“How was your flight?” normally ranks near the bottom of the list of questions likely to invite an interesting answer? But my friend surprised me a few weeks ago with her response, which was, against all odds, actually interesting. At least to a marketer like me.
She had flown from coast to coast on JetBlue, and mentioned how much she enjoyed the free Wi-Fi. We all remember when in-flight Wi-Fi was initially rolled out, how it simultaneously felt like a luxury and a long overdue no-brainer. To my friend—accustomed to paying $9 for what amounts to a 4G-strength connection—the free in-flight Wi-Fi on that trip made an outsized positive impact on her perception of JetBlue and Verizon, the sponsor of the service. So how did a savings of $9 on the standard 4G-strength connection add up to a brand perception boost that was so significant that it boosted my perception of both companies?
The answer has more to do with content delivery than connection speed or cost savings. To understand why, it’s instructive to look at the unsuccessful content delivery collaboration between Apple and U2.
It is a unique challenge to annoy millions of people by giving them free stuff. Yet, that’s exactly what Apple did when it automatically pushed U2’s latest album, Songs of Innocence, to 500M iTunes users. According to the Internet Archive version of the promo page for the event, they were going for a record:
“At Apple, music has always been a big part of who we are and what we do. This is the biggest album release in music history and one more way we’re moving music forward.”
But consumers didn’t share the enthusiasm. The fallout, and reactions to it, included an apology from Bono, a support site dedicated to helping Apple customers remove the download and a hilarious Tumblr collecting tweets from people asking, “Who is U2?”
It’s not so much that Apple customers were upset at getting free content. The value of content is entirely subjective, and Apple’s surprise was one size fits all. The way Apple delivered the content lacked utility and relevance to most of the audience, and the fact that it was unexpected felt like a violation of personal space. Imagine if, instead, Apple had taken one of three different content delivery courses.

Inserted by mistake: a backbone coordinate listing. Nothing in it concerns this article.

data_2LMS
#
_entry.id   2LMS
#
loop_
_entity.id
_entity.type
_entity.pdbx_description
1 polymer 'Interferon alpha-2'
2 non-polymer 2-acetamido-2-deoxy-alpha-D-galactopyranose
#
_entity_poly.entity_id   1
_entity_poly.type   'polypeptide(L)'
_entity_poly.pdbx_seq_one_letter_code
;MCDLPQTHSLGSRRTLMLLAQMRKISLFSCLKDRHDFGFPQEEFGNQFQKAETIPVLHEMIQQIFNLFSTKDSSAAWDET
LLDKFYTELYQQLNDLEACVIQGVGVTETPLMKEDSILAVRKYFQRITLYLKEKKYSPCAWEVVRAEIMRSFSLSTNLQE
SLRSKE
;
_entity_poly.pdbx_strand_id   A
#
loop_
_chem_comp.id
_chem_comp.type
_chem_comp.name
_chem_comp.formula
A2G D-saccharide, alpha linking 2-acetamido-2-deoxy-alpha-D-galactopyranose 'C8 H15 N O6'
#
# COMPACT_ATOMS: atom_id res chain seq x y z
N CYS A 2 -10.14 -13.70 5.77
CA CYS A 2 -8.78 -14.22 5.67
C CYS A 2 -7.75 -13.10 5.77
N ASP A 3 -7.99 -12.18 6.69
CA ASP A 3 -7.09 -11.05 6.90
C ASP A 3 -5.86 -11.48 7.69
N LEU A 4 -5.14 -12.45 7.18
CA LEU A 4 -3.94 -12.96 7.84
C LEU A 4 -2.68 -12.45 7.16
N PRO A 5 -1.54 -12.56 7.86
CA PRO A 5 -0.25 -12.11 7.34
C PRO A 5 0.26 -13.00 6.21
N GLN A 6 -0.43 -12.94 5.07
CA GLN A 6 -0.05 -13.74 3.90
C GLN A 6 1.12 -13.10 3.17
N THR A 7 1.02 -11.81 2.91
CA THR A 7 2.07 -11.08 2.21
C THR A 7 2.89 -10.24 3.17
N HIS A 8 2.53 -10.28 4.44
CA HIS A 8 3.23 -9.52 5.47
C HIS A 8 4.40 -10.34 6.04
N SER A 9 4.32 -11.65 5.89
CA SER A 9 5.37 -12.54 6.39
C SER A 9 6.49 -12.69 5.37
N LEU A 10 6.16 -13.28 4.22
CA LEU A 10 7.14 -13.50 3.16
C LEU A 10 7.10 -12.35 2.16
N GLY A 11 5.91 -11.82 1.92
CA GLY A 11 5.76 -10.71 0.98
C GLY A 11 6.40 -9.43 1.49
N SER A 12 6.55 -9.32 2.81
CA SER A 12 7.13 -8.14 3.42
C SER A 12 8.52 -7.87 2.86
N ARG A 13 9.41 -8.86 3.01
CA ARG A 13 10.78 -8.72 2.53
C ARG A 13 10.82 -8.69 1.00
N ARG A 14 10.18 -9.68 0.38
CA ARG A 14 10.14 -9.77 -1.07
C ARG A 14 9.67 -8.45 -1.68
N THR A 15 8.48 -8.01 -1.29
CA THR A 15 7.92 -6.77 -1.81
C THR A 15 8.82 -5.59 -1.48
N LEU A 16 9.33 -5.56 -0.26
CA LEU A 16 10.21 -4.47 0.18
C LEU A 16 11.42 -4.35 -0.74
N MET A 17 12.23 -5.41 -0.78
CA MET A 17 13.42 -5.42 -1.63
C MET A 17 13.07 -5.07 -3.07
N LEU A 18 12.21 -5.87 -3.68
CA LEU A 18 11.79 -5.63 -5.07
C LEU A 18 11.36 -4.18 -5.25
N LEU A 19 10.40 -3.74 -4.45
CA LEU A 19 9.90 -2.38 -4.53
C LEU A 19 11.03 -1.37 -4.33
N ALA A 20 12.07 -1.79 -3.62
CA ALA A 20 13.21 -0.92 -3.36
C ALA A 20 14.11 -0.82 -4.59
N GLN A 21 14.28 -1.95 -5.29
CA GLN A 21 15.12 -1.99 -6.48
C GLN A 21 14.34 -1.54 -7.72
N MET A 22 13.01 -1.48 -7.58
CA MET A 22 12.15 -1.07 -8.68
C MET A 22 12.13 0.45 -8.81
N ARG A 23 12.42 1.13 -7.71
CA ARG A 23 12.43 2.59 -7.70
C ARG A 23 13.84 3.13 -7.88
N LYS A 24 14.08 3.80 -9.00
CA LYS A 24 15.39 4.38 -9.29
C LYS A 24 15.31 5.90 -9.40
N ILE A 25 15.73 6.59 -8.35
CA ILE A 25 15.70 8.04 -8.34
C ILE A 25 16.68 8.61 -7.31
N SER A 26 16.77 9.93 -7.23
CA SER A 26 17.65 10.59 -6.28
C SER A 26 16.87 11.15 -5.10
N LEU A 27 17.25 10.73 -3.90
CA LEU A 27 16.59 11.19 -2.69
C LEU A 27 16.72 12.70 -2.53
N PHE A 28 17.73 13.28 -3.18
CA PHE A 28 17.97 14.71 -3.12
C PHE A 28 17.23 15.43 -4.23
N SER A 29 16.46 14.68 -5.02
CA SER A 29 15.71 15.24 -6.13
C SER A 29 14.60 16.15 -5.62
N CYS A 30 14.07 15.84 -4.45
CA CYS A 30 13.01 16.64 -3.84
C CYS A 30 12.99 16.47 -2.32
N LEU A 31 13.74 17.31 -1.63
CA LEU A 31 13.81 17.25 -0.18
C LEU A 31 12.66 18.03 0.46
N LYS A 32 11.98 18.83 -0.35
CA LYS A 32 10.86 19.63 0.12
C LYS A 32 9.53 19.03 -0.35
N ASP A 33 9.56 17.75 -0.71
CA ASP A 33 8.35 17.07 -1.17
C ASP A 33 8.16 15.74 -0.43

The first course is the simplest. It could have asked iTunes users if they wanted the new album, and delivered it only to those that consented.
The second course involves personalization. What if Apple had pushed the new album only to those users who had downloaded U2’s previous album, or had a certain number of U2 songs in their library?
The third course cuts U2 out of the equation entirely, but would please just about any iTunes user. Apple could have unexpectedly placed additional songs from artists who users had downloaded previously. For example, if a user had downloaded Abbey Road, they would wake up to learn they had just received the White Album, free.
None of these alternative courses would have achieved what seemed to be Apple’s primary aim with the stunt: the biggest album launch in history. But any of them would have been far more successful in making customers happy via content delivery.
The Fly-Fi promotion from JetBlue and Verizon is essentially content delivery play, because it facilitates access to a vast array of content choices. Even at 4G strength, flyers can stream music, watch YouTube clips, read whatever they want, etc. The promotion contrasts with Apple and U2’s promotion in several ways:
Free Wi-Fi is a service that most people want. It’s not a matter of subjective taste. No one will be upset for getting it.
Verizon is the perfect sponsor for free Wi-Fi, because that’s the industry it’s in. The promotion would have been less successful if it had been sponsored by a brand with little or nothing to do with Wi-Fi.
Instead of giving users a preselected piece of content (like the U2 album), free Fly-Fi invites users to access the content that makes them happy. That pleasure derived from making it easy for someone to get exactly what they want is a big part of what casts the warm glow on the sponsors.
If you’re going to deviate from expectations, you’d better surpass them! Both promotions were a surprise to most who received them. But Apple and U2’s surprise was unwelcome for most iTunes users. JetBlue and Verizon’s was unexpectedly great. It made people who would have gladly paid $9 for Wi-Fi—people like my friend—happy, even if $9 wasn’t a lot to them. A lot of that power was produced because it was something that was unexpected.